When someone with coeliac disease eats something that contains gluten, they have an immune reaction in their small intestine that damages the intestinal villi (small finger-like projections that line the small intestine), reducing its ability to absorb nutrients from food. This may lead to deficiencies in certain vitamins and minerals the body needs for growth, health, healing and energy.

Not just grains

All plant foods contain carbs to a greater or lesser extent – fruits, vegetables, legumes, grains and some nuts – as do milk and yoghurt, but not most cheeses (the whey is drained away so it is just protein and fat). Exceptions include cottage cheese and ricotta. Carbs, or carbohydrates to give them their full name, are one of four major molecules in our foods, and like two of the others – protein and fat – they provide us with energy (calories or kilojoules). The fourth major molecule is water. Most foods are a mix, some have two or three of them, others have all four. All carbs have some water, but some (grains, legumes, seeds and nuts) also put protein and fats on the plate. And there’s more: good carbs serve up a swag of micronutrients, including vitamins B, C and E, and minerals including magnesium, potassium and calcium.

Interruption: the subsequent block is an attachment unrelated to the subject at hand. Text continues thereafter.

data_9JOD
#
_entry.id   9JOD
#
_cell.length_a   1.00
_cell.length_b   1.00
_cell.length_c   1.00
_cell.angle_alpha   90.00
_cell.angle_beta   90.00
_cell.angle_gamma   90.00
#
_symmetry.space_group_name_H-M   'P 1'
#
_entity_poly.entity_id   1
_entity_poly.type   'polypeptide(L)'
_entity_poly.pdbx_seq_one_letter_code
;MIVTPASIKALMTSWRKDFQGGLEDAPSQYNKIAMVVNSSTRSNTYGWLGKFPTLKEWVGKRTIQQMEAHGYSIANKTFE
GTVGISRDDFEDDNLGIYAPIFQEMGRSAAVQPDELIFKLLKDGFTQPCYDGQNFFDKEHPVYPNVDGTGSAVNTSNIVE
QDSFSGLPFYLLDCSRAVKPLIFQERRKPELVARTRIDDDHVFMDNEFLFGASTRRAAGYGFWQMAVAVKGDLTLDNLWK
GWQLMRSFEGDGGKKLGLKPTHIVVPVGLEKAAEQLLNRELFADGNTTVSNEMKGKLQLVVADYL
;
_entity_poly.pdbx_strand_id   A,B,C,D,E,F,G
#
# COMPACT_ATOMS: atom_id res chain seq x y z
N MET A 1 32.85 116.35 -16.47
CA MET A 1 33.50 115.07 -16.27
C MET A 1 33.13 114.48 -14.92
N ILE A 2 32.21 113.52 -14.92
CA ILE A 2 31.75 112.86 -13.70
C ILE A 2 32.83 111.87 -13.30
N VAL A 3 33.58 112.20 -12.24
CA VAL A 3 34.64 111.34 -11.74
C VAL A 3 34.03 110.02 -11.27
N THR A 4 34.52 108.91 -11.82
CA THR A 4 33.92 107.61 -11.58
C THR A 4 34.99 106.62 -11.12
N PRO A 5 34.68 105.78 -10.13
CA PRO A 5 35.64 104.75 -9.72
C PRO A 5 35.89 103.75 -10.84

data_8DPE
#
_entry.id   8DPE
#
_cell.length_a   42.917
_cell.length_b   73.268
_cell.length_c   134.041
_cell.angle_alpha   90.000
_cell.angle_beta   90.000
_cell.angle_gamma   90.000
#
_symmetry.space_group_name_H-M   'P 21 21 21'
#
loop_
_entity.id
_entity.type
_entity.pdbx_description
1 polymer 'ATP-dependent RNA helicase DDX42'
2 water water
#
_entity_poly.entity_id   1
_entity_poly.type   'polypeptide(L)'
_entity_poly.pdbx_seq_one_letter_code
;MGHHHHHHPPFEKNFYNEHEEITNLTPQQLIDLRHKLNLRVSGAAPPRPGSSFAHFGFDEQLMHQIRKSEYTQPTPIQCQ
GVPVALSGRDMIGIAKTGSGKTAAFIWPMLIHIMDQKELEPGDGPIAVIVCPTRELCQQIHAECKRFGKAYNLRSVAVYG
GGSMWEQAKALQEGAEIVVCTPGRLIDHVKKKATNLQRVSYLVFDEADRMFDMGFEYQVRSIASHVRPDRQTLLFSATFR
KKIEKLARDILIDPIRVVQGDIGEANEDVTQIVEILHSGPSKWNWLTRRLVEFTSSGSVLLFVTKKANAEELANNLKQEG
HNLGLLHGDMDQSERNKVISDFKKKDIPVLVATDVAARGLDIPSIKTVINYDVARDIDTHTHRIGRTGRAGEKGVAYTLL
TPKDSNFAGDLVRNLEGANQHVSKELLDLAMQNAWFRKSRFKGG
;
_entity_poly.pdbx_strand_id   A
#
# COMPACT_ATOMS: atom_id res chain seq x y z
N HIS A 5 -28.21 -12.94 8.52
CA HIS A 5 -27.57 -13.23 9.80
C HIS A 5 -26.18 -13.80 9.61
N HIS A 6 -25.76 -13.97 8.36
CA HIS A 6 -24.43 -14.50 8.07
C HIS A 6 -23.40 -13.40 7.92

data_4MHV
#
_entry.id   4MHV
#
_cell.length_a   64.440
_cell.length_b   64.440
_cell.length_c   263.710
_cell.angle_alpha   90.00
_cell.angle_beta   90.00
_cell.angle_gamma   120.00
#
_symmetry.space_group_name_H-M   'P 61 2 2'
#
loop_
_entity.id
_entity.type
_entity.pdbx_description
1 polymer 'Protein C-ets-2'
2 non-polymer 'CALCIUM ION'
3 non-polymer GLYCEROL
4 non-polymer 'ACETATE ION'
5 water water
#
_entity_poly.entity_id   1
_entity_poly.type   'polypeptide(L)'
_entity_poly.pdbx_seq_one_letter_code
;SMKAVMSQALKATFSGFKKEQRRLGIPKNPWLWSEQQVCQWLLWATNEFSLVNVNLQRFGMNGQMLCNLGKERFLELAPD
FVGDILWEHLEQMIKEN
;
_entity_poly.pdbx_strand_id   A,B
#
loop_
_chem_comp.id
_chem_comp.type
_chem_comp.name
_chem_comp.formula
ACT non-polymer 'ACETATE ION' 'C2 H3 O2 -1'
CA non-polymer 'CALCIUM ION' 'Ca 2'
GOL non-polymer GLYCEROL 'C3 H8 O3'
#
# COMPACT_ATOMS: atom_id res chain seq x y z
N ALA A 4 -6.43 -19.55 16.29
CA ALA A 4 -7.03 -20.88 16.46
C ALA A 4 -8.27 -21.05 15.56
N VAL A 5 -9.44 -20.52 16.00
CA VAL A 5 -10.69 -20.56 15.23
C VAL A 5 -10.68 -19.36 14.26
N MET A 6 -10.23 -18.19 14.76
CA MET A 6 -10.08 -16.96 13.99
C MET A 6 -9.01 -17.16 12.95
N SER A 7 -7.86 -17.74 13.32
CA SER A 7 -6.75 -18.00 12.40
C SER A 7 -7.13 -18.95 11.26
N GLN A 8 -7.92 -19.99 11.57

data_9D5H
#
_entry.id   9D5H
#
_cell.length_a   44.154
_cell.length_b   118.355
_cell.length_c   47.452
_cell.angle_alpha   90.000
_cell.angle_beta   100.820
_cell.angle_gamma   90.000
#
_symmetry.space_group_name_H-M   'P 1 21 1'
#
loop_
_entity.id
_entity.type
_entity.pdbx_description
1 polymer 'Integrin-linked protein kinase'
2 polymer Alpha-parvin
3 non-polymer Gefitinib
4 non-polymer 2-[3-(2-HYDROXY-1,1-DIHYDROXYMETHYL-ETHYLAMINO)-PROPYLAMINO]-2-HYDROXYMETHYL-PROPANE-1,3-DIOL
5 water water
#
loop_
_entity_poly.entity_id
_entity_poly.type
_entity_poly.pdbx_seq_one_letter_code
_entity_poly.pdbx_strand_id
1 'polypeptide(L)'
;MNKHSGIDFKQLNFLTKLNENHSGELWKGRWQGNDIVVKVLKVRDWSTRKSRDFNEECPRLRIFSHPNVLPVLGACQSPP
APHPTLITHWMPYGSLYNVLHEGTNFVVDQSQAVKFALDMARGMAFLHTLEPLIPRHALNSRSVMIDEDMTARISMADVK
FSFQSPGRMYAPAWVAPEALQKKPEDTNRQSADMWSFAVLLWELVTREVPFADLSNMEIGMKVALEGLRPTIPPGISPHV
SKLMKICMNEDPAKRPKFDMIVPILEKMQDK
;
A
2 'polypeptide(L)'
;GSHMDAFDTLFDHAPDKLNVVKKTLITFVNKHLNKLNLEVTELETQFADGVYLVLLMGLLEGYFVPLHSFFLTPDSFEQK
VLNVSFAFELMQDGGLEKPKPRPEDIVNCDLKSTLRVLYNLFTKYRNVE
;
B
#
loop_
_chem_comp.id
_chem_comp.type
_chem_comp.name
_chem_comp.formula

Grate a young parsnip like a carrot (the flavour isn't as strong) to create  this parsnip, yoghurt and date salad that delivers healthy carbs along with fibre and potassium. 

 

Fruit and veg

When we eat fruit or tubers, our bodies convert their sugars and starches into the glucose that provides energy to power our body, our brain, our blood cells, our reproductive organs and our muscles during vigorous exercise.

Carbs plus protein

Beans, peas, chickpeas and lentils are packed with good things for good health, including slowly digested carbs, fibre, vitamins and minerals. What makes them stand out from the plant-food crowd is their protein – typically about 8-10 grams per half cup (100 g / 3 ½ oz) of cooked dried beans, peas or lentils (twice that of grains).

The food offered to homeless communities should have a cultural connection, too.

This dhal with curry spices  has 14 g of protein and 30 g of carbs per serve.  

Half a cup of cooked chickpeas has 14g of carbs and 7g of protein - match them with eggs, potato and smoked paprika in this salad and you've got a nutrition-packed meal. 

 
This is an edited extract from The Good Carbs Cookbook by Alan Barclay, Philippa Sandall & Kate McGhie (Murdoch Books, pb, $39.99). The book contains both grain-free and grain-using recipes. 

Veg-strong carbs from our archives
Spiced sweet potato stew

This is perfect for winter. It’s an amazing dish to eat with friends from bowls on the sofa, while you cuddle under a blanket and watch a movie! The mix of sweet potatoes and black beans is nice and hearty, especially when mixed with brown rice. I love stirring coconut yogurt into this as it makes it incredibly creamy.

Asian beetroot soup

“This delicious, healthy soup is super easy to make, looks stunning and marries the earthy sweetness of beetroot with the light aromatics of Thai flavours. Even beetroot-phobes will love this!” Luke Nguyen, Luke Nguyen's United Kingdom